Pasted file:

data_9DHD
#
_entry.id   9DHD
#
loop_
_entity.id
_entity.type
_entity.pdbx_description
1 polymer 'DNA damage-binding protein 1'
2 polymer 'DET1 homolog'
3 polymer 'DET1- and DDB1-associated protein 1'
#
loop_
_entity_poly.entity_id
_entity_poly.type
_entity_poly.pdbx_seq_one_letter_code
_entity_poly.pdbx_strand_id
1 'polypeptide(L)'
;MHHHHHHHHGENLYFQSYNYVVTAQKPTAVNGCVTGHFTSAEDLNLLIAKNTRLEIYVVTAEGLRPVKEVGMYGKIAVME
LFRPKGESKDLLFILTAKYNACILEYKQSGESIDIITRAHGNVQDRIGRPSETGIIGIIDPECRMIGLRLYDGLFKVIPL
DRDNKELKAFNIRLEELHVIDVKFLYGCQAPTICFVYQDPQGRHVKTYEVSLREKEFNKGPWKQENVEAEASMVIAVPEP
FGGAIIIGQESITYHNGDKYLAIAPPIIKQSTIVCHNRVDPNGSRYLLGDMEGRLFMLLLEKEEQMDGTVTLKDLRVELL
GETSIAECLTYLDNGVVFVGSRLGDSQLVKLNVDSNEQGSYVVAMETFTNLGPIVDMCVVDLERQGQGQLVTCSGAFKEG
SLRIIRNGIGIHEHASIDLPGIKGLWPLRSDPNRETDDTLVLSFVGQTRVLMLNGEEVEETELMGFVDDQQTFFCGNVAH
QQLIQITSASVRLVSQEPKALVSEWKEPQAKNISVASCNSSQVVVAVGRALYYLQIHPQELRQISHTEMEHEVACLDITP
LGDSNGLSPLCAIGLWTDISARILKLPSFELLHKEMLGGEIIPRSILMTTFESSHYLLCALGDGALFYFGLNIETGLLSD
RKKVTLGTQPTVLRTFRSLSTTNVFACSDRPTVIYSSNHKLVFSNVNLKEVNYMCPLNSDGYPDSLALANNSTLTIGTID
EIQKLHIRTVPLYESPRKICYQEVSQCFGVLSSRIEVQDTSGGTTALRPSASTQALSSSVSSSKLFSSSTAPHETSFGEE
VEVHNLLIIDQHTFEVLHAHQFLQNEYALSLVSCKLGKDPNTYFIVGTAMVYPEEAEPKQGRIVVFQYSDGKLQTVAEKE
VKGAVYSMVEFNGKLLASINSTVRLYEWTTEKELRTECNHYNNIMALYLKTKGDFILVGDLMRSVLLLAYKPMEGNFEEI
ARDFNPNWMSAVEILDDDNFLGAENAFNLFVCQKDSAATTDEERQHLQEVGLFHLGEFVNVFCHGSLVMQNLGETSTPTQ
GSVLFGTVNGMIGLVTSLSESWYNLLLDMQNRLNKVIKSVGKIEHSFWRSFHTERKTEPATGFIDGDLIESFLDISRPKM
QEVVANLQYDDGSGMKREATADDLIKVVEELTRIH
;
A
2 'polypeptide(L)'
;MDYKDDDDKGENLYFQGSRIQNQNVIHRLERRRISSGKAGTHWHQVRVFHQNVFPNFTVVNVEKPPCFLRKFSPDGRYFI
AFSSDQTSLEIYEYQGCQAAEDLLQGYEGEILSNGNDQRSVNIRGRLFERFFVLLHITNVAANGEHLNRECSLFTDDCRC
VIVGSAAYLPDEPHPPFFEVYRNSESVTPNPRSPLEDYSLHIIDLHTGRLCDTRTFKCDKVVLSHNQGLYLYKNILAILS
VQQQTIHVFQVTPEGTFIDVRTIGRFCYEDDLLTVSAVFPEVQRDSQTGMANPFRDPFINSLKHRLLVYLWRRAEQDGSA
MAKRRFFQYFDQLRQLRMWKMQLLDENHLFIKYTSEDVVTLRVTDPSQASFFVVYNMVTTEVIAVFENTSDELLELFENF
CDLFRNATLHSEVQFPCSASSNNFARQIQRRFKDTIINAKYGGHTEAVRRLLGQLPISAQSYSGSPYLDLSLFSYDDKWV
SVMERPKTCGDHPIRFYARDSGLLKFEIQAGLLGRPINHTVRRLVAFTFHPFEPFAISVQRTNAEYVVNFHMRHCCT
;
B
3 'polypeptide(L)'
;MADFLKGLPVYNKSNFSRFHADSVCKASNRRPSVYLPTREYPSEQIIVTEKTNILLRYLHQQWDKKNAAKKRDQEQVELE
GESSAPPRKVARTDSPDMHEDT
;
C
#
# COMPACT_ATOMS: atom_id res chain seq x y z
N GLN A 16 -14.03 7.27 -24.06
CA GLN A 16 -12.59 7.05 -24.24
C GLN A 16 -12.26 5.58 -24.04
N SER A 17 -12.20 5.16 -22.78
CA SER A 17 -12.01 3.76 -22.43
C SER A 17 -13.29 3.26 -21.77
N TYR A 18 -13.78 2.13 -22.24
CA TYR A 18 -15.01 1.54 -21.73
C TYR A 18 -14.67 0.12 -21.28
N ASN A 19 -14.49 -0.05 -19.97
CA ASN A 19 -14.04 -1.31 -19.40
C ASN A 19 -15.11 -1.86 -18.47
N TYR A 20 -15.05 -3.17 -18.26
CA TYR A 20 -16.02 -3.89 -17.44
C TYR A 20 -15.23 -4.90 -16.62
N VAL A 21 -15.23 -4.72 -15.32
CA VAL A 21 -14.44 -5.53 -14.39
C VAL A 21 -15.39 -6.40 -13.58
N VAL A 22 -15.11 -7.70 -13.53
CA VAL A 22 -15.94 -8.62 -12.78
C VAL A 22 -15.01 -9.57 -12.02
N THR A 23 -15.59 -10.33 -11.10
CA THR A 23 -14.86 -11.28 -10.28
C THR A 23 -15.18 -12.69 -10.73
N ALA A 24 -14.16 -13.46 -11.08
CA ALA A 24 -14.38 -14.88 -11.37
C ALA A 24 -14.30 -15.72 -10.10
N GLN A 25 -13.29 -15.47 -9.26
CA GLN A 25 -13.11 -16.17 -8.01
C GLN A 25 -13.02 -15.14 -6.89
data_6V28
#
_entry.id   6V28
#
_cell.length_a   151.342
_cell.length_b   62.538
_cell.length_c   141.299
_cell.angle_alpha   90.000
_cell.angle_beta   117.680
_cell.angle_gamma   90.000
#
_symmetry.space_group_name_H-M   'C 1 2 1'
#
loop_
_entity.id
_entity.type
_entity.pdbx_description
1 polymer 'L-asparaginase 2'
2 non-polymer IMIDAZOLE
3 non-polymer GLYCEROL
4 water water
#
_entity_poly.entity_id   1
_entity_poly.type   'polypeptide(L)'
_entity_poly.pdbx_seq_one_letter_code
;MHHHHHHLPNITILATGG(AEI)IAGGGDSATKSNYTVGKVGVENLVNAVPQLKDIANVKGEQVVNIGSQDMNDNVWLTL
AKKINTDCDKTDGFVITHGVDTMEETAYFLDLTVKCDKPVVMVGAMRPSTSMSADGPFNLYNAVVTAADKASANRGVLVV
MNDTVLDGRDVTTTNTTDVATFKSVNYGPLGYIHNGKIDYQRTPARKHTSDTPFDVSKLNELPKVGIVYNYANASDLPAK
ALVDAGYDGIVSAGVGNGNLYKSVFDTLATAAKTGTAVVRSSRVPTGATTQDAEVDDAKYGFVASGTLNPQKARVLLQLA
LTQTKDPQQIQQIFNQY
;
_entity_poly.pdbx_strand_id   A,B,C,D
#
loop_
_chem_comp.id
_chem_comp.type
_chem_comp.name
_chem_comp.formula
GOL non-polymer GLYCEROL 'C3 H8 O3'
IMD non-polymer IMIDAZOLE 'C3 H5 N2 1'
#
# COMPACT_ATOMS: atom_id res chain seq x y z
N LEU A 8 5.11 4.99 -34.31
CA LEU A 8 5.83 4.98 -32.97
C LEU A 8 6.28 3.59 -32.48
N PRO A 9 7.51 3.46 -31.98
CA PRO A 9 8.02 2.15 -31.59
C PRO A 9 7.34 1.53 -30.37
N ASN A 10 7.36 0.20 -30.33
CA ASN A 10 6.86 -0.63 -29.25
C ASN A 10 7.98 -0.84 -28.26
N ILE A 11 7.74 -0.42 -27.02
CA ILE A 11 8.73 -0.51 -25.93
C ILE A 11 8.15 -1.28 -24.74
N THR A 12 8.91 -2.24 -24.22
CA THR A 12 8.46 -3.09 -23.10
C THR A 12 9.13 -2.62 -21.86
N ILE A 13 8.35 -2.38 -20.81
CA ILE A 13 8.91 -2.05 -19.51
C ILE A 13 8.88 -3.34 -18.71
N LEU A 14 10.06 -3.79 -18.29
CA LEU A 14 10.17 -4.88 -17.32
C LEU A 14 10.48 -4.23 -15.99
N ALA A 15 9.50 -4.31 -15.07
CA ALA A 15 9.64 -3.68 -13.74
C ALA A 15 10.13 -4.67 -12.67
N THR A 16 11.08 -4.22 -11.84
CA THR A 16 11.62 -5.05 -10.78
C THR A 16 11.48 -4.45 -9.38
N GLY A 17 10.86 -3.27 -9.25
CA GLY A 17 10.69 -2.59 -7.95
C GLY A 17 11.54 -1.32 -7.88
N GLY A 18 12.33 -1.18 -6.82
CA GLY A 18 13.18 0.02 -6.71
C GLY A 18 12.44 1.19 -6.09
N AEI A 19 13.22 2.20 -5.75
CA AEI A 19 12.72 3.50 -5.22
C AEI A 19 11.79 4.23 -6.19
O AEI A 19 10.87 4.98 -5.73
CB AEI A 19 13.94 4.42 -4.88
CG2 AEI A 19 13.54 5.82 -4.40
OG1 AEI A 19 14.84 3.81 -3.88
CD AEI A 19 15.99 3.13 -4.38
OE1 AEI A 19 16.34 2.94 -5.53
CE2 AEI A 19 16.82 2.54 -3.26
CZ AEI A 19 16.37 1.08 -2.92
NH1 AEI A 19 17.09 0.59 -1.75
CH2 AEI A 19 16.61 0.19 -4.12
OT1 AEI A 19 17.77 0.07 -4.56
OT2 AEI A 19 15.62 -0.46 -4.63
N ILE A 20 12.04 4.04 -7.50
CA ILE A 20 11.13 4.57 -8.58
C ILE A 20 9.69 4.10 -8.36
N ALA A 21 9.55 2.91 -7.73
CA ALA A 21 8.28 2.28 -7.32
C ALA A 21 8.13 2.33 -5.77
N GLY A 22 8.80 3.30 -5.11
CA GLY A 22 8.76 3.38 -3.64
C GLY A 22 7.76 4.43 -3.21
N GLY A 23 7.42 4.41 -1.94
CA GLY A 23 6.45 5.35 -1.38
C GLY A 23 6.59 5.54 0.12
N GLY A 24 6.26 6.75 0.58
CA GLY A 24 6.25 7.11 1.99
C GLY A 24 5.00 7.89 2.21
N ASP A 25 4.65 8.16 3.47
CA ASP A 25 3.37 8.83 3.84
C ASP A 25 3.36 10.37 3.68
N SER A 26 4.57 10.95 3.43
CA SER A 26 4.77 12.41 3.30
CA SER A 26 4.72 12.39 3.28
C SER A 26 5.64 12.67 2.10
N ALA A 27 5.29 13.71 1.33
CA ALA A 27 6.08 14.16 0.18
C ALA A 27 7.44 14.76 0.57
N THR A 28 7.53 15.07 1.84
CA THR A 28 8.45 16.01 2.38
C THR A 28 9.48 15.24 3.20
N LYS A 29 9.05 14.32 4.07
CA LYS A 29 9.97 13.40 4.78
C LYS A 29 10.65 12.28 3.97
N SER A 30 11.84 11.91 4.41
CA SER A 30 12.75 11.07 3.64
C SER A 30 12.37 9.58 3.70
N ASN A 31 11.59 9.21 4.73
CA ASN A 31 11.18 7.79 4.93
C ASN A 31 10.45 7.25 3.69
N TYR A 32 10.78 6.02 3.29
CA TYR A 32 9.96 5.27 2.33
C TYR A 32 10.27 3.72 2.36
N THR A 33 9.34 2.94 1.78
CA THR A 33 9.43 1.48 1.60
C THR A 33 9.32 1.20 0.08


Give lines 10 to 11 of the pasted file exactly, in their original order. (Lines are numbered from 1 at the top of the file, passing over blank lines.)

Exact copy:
2 polymer 'DET1 homolog'
3 polymer 'DET1- and DDB1-associated protein 1'